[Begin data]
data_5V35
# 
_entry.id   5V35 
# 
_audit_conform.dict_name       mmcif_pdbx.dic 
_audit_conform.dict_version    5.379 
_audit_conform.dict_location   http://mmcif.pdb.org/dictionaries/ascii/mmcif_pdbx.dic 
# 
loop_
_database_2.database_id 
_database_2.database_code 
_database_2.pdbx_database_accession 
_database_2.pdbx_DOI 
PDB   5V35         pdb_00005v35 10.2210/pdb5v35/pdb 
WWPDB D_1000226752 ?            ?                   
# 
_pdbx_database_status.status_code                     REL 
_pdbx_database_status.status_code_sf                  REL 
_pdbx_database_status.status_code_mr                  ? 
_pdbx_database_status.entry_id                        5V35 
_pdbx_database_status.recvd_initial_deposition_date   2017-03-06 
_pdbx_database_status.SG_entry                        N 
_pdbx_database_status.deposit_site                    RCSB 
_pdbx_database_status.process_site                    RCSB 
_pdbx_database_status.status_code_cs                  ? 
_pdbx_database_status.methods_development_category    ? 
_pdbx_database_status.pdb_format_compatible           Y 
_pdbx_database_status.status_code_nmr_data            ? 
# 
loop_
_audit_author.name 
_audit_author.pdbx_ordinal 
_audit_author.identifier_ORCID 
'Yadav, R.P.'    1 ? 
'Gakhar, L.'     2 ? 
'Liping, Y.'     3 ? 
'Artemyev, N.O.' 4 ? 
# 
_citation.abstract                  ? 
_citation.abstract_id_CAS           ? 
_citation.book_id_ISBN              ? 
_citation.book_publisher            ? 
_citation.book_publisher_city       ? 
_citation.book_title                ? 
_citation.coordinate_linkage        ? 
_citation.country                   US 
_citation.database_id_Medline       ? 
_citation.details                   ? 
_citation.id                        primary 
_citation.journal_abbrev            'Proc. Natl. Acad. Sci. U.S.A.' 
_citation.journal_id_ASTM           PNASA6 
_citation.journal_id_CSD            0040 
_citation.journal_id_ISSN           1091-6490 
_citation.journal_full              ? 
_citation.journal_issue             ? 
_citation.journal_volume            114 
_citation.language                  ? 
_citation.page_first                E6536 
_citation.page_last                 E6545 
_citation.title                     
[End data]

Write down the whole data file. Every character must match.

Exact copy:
data_5V35
# 
_entry.id   5V35 
# 
_audit_conform.dict_name       mmcif_pdbx.dic 
_audit_conform.dict_version    5.379 
_audit_conform.dict_location   http://mmcif.pdb.org/dictionaries/ascii/mmcif_pdbx.dic 
# 
loop_
_database_2.database_id 
_database_2.database_code 
_database_2.pdbx_database_accession 
_database_2.pdbx_DOI 
PDB   5V35         pdb_00005v35 10.2210/pdb5v35/pdb 
WWPDB D_1000226752 ?            ?                   
# 
_pdbx_database_status.status_code                     REL 
_pdbx_database_status.status_code_sf                  REL 
_pdbx_database_status.status_code_mr                  ? 
_pdbx_database_status.entry_id                        5V35 
_pdbx_database_status.recvd_initial_deposition_date   2017-03-06 
_pdbx_database_status.SG_entry                        N 
_pdbx_database_status.deposit_site                    RCSB 
_pdbx_database_status.process_site                    RCSB 
_pdbx_database_status.status_code_cs                  ? 
_pdbx_database_status.methods_development_category    ? 
_pdbx_database_status.pdb_format_compatible           Y 
_pdbx_database_status.status_code_nmr_data            ? 
# 
loop_
_audit_author.name 
_audit_author.pdbx_ordinal 
_audit_author.identifier_ORCID 
'Yadav, R.P.'    1 ? 
'Gakhar, L.'     2 ? 
'Liping, Y.'     3 ? 
'Artemyev, N.O.' 4 ? 
# 
_citation.abstract                  ? 
_citation.abstract_id_CAS           ? 
_citation.book_id_ISBN              ? 
_citation.book_publisher            ? 
_citation.book_publisher_city       ? 
_citation.book_title                ? 
_citation.coordinate_linkage        ? 
_citation.country                   US 
_citation.database_id_Medline       ? 
_citation.details                   ? 
_citation.id                        primary 
_citation.journal_abbrev            'Proc. Natl. Acad. Sci. U.S.A.' 
_citation.journal_id_ASTM           PNASA6 
_citation.journal_id_CSD            0040 
_citation.journal_id_ISSN           1091-6490 
_citation.journal_full              ? 
_citation.journal_issue             ? 
_citation.journal_volume            114 
_citation.language                  ? 
_citation.page_first                E6536 
_citation.page_last                 E6545 
_citation.title                     